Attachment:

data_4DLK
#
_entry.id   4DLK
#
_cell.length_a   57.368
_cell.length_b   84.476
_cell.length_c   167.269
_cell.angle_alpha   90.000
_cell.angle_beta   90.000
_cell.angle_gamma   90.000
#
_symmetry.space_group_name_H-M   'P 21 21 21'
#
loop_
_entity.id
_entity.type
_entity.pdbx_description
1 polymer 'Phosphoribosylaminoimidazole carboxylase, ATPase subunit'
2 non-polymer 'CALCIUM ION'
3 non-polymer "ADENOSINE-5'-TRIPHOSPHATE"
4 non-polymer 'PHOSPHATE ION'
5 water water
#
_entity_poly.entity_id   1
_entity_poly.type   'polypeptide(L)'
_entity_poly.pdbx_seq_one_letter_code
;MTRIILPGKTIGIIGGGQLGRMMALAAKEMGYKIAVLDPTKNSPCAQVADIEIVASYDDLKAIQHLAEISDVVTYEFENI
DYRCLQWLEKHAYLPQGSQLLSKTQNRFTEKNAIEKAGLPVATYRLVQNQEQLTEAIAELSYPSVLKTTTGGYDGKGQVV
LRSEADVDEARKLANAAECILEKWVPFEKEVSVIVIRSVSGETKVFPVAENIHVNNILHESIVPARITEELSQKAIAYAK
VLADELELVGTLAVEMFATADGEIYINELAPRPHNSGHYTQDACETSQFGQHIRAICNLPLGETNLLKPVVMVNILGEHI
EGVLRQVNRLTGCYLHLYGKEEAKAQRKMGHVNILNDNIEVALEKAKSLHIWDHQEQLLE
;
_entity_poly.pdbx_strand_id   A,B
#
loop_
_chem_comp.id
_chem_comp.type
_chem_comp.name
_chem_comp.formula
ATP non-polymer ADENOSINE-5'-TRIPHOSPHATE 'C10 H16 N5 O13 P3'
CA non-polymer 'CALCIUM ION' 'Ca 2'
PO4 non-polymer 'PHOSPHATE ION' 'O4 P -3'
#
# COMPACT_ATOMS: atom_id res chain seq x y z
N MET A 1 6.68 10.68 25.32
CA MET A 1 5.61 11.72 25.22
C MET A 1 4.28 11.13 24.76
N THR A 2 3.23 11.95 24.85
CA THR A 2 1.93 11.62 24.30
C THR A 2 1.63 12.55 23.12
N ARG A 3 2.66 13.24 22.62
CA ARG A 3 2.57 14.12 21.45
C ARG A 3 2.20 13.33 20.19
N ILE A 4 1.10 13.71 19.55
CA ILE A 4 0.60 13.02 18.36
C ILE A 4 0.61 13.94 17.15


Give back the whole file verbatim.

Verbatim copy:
data_4DLK
#
_entry.id   4DLK
#
_cell.length_a   57.368
_cell.length_b   84.476
_cell.length_c   167.269
_cell.angle_alpha   90.000
_cell.angle_beta   90.000
_cell.angle_gamma   90.000
#
_symmetry.space_group_name_H-M   'P 21 21 21'
#
loop_
_entity.id
_entity.type
_entity.pdbx_description
1 polymer 'Phosphoribosylaminoimidazole carboxylase, ATPase subunit'
2 non-polymer 'CALCIUM ION'
3 non-polymer "ADENOSINE-5'-TRIPHOSPHATE"
4 non-polymer 'PHOSPHATE ION'
5 water water
#
_entity_poly.entity_id   1
_entity_poly.type   'polypeptide(L)'
_entity_poly.pdbx_seq_one_letter_code
;MTRIILPGKTIGIIGGGQLGRMMALAAKEMGYKIAVLDPTKNSPCAQVADIEIVASYDDLKAIQHLAEISDVVTYEFENI
DYRCLQWLEKHAYLPQGSQLLSKTQNRFTEKNAIEKAGLPVATYRLVQNQEQLTEAIAELSYPSVLKTTTGGYDGKGQVV
LRSEADVDEARKLANAAECILEKWVPFEKEVSVIVIRSVSGETKVFPVAENIHVNNILHESIVPARITEELSQKAIAYAK
VLADELELVGTLAVEMFATADGEIYINELAPRPHNSGHYTQDACETSQFGQHIRAICNLPLGETNLLKPVVMVNILGEHI
EGVLRQVNRLTGCYLHLYGKEEAKAQRKMGHVNILNDNIEVALEKAKSLHIWDHQEQLLE
;
_entity_poly.pdbx_strand_id   A,B
#
loop_
_chem_comp.id
_chem_comp.type
_chem_comp.name
_chem_comp.formula
ATP non-polymer ADENOSINE-5'-TRIPHOSPHATE 'C10 H16 N5 O13 P3'
CA non-polymer 'CALCIUM ION' 'Ca 2'
PO4 non-polymer 'PHOSPHATE ION' 'O4 P -3'
#
# COMPACT_ATOMS: atom_id res chain seq x y z
N MET A 1 6.68 10.68 25.32
CA MET A 1 5.61 11.72 25.22
C MET A 1 4.28 11.13 24.76
N THR A 2 3.23 11.95 24.85
CA THR A 2 1.93 11.62 24.30
C THR A 2 1.63 12.55 23.12
N ARG A 3 2.66 13.24 22.62
CA ARG A 3 2.57 14.12 21.45
C ARG A 3 2.20 13.33 20.19
N ILE A 4 1.10 13.71 19.55
CA ILE A 4 0.60 13.02 18.36
C ILE A 4 0.61 13.94 17.15